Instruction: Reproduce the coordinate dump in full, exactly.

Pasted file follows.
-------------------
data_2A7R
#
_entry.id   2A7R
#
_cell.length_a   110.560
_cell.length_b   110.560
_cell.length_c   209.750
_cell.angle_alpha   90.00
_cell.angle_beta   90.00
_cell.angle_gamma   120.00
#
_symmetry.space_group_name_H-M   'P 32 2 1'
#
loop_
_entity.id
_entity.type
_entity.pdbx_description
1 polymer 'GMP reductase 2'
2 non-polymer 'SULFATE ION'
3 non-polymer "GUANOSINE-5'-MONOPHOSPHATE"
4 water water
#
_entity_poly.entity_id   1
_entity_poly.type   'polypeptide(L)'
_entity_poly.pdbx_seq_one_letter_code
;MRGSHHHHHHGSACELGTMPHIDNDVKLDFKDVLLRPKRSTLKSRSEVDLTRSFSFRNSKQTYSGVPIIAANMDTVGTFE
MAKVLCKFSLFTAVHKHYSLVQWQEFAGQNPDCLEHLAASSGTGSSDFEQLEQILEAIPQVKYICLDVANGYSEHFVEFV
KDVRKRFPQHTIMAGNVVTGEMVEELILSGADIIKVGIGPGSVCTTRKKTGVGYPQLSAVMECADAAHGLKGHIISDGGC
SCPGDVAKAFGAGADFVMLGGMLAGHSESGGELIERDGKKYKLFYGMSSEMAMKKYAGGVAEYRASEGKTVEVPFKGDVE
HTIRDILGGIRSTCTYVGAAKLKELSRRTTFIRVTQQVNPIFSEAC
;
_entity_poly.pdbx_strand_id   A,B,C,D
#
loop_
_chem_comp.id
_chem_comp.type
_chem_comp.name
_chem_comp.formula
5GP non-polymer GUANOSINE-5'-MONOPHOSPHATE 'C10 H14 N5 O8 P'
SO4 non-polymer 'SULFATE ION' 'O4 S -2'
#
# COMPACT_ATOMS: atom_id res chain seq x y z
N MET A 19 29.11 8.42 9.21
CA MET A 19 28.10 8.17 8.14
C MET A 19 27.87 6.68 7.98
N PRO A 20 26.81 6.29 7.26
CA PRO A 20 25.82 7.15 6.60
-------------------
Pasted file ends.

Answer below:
data_2A7R
#
_entry.id   2A7R
#
_cell.length_a   110.560
_cell.length_b   110.560
_cell.length_c   209.750
_cell.angle_alpha   90.00
_cell.angle_beta   90.00
_cell.angle_gamma   120.00
#
_symmetry.space_group_name_H-M   'P 32 2 1'
#
loop_
_entity.id
_entity.type
_entity.pdbx_description
1 polymer 'GMP reductase 2'
2 non-polymer 'SULFATE ION'
3 non-polymer "GUANOSINE-5'-MONOPHOSPHATE"
4 water water
#
_entity_poly.entity_id   1
_entity_poly.type   'polypeptide(L)'
_entity_poly.pdbx_seq_one_letter_code
;MRGSHHHHHHGSACELGTMPHIDNDVKLDFKDVLLRPKRSTLKSRSEVDLTRSFSFRNSKQTYSGVPIIAANMDTVGTFE
MAKVLCKFSLFTAVHKHYSLVQWQEFAGQNPDCLEHLAASSGTGSSDFEQLEQILEAIPQVKYICLDVANGYSEHFVEFV
KDVRKRFPQHTIMAGNVVTGEMVEELILSGADIIKVGIGPGSVCTTRKKTGVGYPQLSAVMECADAAHGLKGHIISDGGC
SCPGDVAKAFGAGADFVMLGGMLAGHSESGGELIERDGKKYKLFYGMSSEMAMKKYAGGVAEYRASEGKTVEVPFKGDVE
HTIRDILGGIRSTCTYVGAAKLKELSRRTTFIRVTQQVNPIFSEAC
;
_entity_poly.pdbx_strand_id   A,B,C,D
#
loop_
_chem_comp.id
_chem_comp.type
_chem_comp.name
_chem_comp.formula
5GP non-polymer GUANOSINE-5'-MONOPHOSPHATE 'C10 H14 N5 O8 P'
SO4 non-polymer 'SULFATE ION' 'O4 S -2'
#
# COMPACT_ATOMS: atom_id res chain seq x y z
N MET A 19 29.11 8.42 9.21
CA MET A 19 28.10 8.17 8.14
C MET A 19 27.87 6.68 7.98
N PRO A 20 26.81 6.29 7.26
CA PRO A 20 25.82 7.15 6.60